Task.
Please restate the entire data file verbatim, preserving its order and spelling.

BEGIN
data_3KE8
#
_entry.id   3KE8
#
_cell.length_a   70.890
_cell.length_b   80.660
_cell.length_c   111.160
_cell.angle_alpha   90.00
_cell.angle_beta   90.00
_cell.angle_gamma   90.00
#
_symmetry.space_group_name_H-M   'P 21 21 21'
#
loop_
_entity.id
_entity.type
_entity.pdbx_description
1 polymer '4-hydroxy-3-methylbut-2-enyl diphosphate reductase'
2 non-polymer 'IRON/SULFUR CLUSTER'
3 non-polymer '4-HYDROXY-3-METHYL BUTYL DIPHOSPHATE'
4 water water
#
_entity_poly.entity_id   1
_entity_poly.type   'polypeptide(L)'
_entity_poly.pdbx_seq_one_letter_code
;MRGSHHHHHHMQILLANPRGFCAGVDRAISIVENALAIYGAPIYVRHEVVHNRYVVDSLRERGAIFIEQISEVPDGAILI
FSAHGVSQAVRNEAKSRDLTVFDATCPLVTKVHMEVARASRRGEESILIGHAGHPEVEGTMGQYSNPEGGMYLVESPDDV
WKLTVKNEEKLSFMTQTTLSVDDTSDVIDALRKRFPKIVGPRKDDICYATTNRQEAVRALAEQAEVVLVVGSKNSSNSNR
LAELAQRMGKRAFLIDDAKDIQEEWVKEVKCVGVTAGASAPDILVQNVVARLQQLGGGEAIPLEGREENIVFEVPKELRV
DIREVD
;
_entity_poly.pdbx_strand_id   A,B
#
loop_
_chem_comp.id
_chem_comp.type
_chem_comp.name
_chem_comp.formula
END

data_3KE8
#
_entry.id   3KE8
#
_cell.length_a   70.890
_cell.length_b   80.660
_cell.length_c   111.160
_cell.angle_alpha   90.00
_cell.angle_beta   90.00
_cell.angle_gamma   90.00
#
_symmetry.space_group_name_H-M   'P 21 21 21'
#
loop_
_entity.id
_entity.type
_entity.pdbx_description
1 polymer '4-hydroxy-3-methylbut-2-enyl diphosphate reductase'
2 non-polymer 'IRON/SULFUR CLUSTER'
3 non-polymer '4-HYDROXY-3-METHYL BUTYL DIPHOSPHATE'
4 water water
#
_entity_poly.entity_id   1
_entity_poly.type   'polypeptide(L)'
_entity_poly.pdbx_seq_one_letter_code
;MRGSHHHHHHMQILLANPRGFCAGVDRAISIVENALAIYGAPIYVRHEVVHNRYVVDSLRERGAIFIEQISEVPDGAILI
FSAHGVSQAVRNEAKSRDLTVFDATCPLVTKVHMEVARASRRGEESILIGHAGHPEVEGTMGQYSNPEGGMYLVESPDDV
WKLTVKNEEKLSFMTQTTLSVDDTSDVIDALRKRFPKIVGPRKDDICYATTNRQEAVRALAEQAEVVLVVGSKNSSNSNR
LAELAQRMGKRAFLIDDAKDIQEEWVKEVKCVGVTAGASAPDILVQNVVARLQQLGGGEAIPLEGREENIVFEVPKELRV
DIREVD
;
_entity_poly.pdbx_strand_id   A,B
#
loop_
_chem_comp.id
_chem_comp.type
_chem_comp.name
_chem_comp.formula